07 Apr 2017

European Leaders Tet-a-Tet Brexit Meetings

Theresa May welcomed Donald Tusk on Downing Street 10 for a tet-a-tet meeting to discuss the hottest topic in the first round of the Brexit negotiations – Gibraltar.

The meeting helped in decreasing the tension which had been risen over the week after the EU council stated that the Brexit deal will not apply to Gibraltar without an “agreement between the kingdom of Spain and the UK”. The British politicians read that with that Spain will have the effective veto on whether the Brexit deal applies to Gibraltar. Particularly outraged was the former conservative leader Michael Howerd who called on Theresa May to act as Margaret Thatcher did 30-years ago with the Falkland Islands. To add fuel in the fire the Royal Navy, later on supported by the Foreign office, chase out a Spanish warship out of Gibraltar disputed territorial waters just a day before the May-Tusk meeting.

However, the two hours meeting between the both leaders was set in “good and friendly” manner, according to the official statement. Additionally, it points out that “Both leaders agreed that the tone of discussions had been positive on both sides, and agreed that they would seek to remain in close touch as the negotiations progressed.” That was the first personal consultation between Theresa May and Donald Tusk after the official triggerring of article 50 and it was expected that they will set the guidelines for the upcoming negotiations. There is no information if agreement of some sort was achieved but according to a spokesman of the Government, Theresa May stay firm on her position on Gibraltar: “the UK would seek the best possible deal for Gibraltar as the UK exits the EU, and there would be no negotiation on the sovereignty of Gibraltar without the consent of its people.”

The actual Brexit negotiations will start after 22 May, because the EU governments one by one have to approve the draft issued by the European Council last week. By far the biggest stumbling stone seems the desire of Britain to start simultaneous negotiations about the leaving bill and the future trade agreement. The EU27, in the face of Donald Tusk, are firm on the position that firstly the UK needs to leave the bloc and then the free-trade agreement to be discussed. However, he expressed his hope that “sufficient progress” will be made until autumn this year.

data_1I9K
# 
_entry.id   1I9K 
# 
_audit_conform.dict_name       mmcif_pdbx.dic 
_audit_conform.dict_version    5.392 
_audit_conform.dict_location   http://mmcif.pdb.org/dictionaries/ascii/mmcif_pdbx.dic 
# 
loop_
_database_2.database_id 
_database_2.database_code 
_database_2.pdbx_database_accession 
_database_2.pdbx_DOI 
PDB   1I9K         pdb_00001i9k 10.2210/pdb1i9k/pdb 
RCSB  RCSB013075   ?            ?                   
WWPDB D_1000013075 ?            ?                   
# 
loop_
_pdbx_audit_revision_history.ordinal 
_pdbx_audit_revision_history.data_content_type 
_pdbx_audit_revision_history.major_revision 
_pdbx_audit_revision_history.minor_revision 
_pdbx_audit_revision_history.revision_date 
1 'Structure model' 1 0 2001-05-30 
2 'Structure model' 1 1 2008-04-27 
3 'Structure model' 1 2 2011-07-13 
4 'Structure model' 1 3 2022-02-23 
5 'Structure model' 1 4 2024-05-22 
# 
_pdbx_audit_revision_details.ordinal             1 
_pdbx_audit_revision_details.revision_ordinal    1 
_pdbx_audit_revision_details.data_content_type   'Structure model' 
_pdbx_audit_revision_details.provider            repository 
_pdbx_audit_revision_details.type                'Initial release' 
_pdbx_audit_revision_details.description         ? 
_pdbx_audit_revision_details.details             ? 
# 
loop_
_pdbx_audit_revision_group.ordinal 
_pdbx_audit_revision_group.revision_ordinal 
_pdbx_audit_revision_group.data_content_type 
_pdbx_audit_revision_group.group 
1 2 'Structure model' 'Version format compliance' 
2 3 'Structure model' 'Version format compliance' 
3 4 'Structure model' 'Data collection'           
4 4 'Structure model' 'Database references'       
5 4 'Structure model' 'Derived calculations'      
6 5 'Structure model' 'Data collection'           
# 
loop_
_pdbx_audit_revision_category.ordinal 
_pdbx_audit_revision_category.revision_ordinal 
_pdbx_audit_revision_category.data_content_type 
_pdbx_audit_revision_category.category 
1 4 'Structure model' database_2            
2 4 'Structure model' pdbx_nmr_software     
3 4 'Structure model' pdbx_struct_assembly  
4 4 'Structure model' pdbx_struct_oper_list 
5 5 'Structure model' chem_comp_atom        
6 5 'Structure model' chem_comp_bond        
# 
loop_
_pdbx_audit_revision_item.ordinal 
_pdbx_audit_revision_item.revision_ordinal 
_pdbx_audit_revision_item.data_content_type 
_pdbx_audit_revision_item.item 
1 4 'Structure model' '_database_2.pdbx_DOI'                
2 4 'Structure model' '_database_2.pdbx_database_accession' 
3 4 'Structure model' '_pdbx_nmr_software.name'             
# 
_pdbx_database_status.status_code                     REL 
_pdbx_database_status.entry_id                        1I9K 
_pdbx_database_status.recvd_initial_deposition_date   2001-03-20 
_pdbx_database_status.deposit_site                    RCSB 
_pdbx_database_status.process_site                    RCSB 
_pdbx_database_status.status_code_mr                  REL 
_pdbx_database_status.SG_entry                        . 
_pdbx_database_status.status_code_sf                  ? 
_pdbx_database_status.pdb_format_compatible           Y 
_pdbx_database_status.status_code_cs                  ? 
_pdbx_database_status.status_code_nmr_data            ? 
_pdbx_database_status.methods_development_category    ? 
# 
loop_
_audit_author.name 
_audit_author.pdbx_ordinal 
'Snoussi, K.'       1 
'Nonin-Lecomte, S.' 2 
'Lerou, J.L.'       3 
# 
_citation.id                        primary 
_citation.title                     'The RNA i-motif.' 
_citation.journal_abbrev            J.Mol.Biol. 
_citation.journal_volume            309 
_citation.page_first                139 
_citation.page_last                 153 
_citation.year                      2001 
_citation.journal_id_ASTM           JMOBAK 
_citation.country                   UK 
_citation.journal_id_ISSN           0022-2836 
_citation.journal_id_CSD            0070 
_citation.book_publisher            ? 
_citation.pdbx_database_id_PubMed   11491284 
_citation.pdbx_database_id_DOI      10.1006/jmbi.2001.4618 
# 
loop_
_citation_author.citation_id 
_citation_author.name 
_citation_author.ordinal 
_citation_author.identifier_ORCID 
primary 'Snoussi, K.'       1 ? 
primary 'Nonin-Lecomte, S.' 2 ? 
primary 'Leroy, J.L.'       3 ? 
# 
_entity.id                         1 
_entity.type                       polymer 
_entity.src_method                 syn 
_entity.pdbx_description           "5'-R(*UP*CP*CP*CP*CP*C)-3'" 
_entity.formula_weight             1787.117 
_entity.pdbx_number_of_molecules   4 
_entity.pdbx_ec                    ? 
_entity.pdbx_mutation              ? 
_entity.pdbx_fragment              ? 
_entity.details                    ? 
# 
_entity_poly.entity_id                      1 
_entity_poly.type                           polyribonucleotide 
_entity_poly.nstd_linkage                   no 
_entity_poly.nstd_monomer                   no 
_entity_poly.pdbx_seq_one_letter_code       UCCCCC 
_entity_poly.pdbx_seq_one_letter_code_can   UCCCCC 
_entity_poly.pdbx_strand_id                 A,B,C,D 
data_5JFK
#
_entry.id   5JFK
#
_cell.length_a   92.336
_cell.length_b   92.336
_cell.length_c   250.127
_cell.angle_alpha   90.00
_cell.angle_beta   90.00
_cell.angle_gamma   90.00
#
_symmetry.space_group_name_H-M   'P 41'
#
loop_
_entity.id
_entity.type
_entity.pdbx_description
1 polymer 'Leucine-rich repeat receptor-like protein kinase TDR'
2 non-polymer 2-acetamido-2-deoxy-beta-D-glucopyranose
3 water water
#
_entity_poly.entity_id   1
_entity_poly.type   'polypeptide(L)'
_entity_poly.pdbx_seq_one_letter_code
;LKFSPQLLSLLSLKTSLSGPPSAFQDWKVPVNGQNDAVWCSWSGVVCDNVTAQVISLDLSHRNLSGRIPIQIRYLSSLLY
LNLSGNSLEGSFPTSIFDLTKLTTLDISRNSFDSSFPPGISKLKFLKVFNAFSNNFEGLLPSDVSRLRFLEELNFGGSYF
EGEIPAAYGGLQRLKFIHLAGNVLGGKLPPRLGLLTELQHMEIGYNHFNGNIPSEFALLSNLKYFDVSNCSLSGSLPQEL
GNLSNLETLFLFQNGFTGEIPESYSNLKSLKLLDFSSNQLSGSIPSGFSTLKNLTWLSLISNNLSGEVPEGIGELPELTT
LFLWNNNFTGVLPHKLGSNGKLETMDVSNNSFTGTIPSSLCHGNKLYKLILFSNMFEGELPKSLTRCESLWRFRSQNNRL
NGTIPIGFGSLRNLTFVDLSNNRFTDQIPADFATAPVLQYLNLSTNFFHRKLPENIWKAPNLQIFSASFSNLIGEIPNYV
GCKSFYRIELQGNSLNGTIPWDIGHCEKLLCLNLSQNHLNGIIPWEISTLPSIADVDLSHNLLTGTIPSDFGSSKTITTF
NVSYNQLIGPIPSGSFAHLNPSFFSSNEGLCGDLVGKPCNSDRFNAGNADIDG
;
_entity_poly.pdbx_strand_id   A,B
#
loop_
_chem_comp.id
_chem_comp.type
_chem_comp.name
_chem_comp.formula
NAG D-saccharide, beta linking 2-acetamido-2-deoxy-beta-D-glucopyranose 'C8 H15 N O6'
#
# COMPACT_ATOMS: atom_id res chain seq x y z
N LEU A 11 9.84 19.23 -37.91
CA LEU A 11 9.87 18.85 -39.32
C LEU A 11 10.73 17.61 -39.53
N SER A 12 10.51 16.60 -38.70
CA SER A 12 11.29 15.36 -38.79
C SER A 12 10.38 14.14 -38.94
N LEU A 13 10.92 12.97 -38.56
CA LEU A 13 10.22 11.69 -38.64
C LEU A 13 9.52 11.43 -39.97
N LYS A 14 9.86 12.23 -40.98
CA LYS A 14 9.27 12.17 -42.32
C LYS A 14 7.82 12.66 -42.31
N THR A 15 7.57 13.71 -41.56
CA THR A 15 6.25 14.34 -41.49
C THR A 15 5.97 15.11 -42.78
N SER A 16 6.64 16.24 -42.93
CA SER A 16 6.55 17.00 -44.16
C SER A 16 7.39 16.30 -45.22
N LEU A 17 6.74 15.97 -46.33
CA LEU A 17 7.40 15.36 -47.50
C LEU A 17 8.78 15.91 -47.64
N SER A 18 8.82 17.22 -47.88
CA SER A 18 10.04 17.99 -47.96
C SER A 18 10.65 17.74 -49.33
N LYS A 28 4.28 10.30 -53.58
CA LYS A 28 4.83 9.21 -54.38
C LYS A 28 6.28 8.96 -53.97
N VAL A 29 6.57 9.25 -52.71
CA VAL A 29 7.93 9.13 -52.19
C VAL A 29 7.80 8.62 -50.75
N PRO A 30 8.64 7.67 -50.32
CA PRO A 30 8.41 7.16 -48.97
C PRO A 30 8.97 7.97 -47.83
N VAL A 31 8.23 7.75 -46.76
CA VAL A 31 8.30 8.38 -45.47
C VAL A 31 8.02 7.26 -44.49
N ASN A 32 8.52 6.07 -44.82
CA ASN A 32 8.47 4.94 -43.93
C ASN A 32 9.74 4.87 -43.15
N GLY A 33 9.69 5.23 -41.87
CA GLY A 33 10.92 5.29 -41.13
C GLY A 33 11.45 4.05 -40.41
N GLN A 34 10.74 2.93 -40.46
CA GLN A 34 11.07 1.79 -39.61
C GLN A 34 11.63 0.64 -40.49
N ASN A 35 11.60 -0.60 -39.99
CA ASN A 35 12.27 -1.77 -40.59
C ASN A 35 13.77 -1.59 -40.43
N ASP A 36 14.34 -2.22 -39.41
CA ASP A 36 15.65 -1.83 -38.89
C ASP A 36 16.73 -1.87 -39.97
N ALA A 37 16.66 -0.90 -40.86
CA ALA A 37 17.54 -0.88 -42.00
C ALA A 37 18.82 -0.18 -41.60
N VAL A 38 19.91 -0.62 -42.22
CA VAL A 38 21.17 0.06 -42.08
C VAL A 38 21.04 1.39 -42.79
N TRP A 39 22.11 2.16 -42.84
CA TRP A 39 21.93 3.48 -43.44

Merkel for Ireland

At the same time, another two European leaders have met and discuss Brexit. Angela Merkel welcomed in Berlin, the Irish Prime Minister Taoiseach Enda Kenny, who is on official visit there. “Come in, I miss you” said the German councilor to her guest indicating from the beginning that the Europe’s largest economy leader has a lot to talk with the Irish representative. Later an official statement announced that Angela Merkel promised to help Ireland to protect its interest during the Brexit negotiations. Mrs. Merkel herself said in front of the journalists that “We are all familiar with the situation of Ireland, and with the very, very important issues of war and peace.” acknowledging that Ireland has specific interests in Brexit negotiations. “Of course, we will defend the interests of the 27, but we want to remain good partners, because we rely on each other on defense and, of course, on our economic ties.” The German leader added.

The future relation between Ireland and non-EU Northern Ireland is also one of the hot topics around Brexit. After years of civil war, the two Irish sides have been enjoying the last decade in peaceful and border free relation. Brexit threatens to break this partnership leaving the people from both sides once again divided. Speaking in Berlin, mr. Kenny insisted that the “separation” bill has to include a possibility that Northern Ireland can rejoin the EU, if the two sides unite. Calling for sympathy from his German hosts, Enda Kenny referred to the Irish reunification as similar to the West and East Germany one.


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“Whatever happens in the Brexit negotiations, nothing should undermine the peace and stability … in Northern Ireland, which has taken so long to achieve, and in which the European Union has played such an important part,” Mr Kenny added.

Few weeks ago, the leader of the Northern Irish republican party Sinn Fein, Michelle O’Neil called for a referendum for leaving the UK and joining the Republic of Ireland. Mrs. O’Neil reminded that the majority of the people in Northern Ireland voted pro-EU and, according to her, Brexit will be a “disaster” and a referendum is needed “as soon as possible”.